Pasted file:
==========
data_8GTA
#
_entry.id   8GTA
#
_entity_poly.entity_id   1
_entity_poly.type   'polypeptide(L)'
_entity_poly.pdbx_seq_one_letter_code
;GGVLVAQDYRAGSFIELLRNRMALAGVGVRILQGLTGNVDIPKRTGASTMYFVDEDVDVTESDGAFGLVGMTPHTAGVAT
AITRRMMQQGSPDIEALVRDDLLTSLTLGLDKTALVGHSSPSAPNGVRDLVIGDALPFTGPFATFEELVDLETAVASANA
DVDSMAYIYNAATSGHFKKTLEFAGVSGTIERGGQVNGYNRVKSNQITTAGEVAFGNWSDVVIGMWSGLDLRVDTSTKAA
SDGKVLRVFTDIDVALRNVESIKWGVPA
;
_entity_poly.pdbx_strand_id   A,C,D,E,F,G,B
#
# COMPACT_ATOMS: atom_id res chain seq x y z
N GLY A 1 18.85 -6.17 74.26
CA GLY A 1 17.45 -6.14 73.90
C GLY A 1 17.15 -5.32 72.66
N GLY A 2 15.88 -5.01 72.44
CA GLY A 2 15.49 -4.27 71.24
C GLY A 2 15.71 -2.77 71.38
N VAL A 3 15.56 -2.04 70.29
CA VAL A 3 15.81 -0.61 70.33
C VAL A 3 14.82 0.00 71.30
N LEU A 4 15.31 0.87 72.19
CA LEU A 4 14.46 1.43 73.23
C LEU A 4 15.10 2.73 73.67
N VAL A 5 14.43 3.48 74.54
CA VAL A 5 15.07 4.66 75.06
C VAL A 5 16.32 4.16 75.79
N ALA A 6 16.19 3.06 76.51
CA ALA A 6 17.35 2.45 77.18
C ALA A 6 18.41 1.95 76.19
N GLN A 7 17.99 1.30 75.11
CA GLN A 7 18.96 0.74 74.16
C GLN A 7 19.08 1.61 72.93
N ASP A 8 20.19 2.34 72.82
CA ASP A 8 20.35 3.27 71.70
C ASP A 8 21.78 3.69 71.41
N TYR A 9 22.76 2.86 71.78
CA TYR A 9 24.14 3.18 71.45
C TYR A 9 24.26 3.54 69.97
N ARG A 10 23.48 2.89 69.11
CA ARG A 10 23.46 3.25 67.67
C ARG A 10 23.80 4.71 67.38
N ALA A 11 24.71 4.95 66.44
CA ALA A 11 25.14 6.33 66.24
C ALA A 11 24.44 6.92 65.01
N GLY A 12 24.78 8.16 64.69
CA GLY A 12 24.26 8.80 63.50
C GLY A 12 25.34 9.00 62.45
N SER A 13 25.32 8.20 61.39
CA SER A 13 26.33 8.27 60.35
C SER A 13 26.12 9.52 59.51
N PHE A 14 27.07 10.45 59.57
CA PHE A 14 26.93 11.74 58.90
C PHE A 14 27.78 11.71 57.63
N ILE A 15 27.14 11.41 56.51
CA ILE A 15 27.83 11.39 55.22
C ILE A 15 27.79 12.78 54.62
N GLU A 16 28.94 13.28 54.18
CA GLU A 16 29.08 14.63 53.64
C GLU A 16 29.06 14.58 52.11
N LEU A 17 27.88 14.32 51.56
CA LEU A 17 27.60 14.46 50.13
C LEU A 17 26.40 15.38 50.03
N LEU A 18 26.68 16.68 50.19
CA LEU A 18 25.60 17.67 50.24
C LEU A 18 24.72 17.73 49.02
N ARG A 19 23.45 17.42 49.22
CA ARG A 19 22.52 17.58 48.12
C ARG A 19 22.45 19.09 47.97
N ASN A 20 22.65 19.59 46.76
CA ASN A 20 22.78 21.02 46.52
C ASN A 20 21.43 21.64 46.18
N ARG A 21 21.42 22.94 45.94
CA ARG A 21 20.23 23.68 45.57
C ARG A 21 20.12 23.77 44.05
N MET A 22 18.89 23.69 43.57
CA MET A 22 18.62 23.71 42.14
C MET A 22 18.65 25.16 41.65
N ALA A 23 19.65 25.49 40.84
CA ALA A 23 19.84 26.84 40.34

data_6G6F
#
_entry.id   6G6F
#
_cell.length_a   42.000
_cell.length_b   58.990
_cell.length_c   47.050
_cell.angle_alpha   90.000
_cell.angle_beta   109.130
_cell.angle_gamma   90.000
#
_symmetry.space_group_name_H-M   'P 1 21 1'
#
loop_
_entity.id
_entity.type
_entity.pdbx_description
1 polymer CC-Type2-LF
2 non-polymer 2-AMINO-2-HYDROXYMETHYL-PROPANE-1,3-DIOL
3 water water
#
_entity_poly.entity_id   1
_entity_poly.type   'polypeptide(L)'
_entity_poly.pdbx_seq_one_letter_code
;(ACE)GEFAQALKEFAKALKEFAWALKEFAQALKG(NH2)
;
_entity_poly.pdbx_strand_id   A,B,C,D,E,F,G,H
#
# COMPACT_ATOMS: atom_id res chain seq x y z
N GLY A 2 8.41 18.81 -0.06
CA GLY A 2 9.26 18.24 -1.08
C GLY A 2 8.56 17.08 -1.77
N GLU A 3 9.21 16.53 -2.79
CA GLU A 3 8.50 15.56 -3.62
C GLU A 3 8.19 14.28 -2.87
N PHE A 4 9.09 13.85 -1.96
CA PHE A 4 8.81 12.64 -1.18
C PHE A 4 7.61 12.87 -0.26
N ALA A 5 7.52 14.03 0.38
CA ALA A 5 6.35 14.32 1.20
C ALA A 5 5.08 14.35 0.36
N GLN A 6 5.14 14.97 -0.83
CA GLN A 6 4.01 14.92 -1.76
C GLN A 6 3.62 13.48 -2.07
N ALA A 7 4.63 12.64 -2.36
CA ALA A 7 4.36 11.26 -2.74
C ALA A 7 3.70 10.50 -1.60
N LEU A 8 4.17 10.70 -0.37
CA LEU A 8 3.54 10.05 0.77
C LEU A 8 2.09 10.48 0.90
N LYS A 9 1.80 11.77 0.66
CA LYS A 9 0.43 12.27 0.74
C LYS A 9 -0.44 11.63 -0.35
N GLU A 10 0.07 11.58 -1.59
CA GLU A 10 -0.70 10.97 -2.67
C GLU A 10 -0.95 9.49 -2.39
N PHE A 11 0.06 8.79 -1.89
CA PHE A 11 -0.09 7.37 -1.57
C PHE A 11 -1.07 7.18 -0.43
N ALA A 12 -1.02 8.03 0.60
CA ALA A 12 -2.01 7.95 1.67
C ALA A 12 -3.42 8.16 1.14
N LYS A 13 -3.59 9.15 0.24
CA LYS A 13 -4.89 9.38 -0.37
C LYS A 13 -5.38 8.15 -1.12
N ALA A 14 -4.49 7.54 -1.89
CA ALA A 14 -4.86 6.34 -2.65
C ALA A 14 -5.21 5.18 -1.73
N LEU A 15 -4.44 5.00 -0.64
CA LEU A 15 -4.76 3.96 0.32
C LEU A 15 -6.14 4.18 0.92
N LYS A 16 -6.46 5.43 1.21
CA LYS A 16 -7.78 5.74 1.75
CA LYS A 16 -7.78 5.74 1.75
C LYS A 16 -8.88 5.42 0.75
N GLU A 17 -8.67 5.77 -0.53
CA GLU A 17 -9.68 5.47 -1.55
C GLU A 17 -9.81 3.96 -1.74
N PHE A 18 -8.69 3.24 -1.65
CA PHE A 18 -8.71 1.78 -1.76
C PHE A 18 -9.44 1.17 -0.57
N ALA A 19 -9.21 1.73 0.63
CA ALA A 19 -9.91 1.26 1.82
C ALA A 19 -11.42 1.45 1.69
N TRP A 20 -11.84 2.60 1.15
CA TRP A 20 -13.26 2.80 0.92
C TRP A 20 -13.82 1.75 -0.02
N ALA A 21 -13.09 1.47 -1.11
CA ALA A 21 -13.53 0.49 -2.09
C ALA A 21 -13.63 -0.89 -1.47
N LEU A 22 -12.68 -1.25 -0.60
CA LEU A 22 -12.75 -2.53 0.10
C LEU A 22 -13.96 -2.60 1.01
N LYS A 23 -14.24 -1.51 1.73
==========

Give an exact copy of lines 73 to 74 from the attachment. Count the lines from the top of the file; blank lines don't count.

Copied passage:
N ASN A 20 22.65 19.59 46.76
CA ASN A 20 22.78 21.02 46.52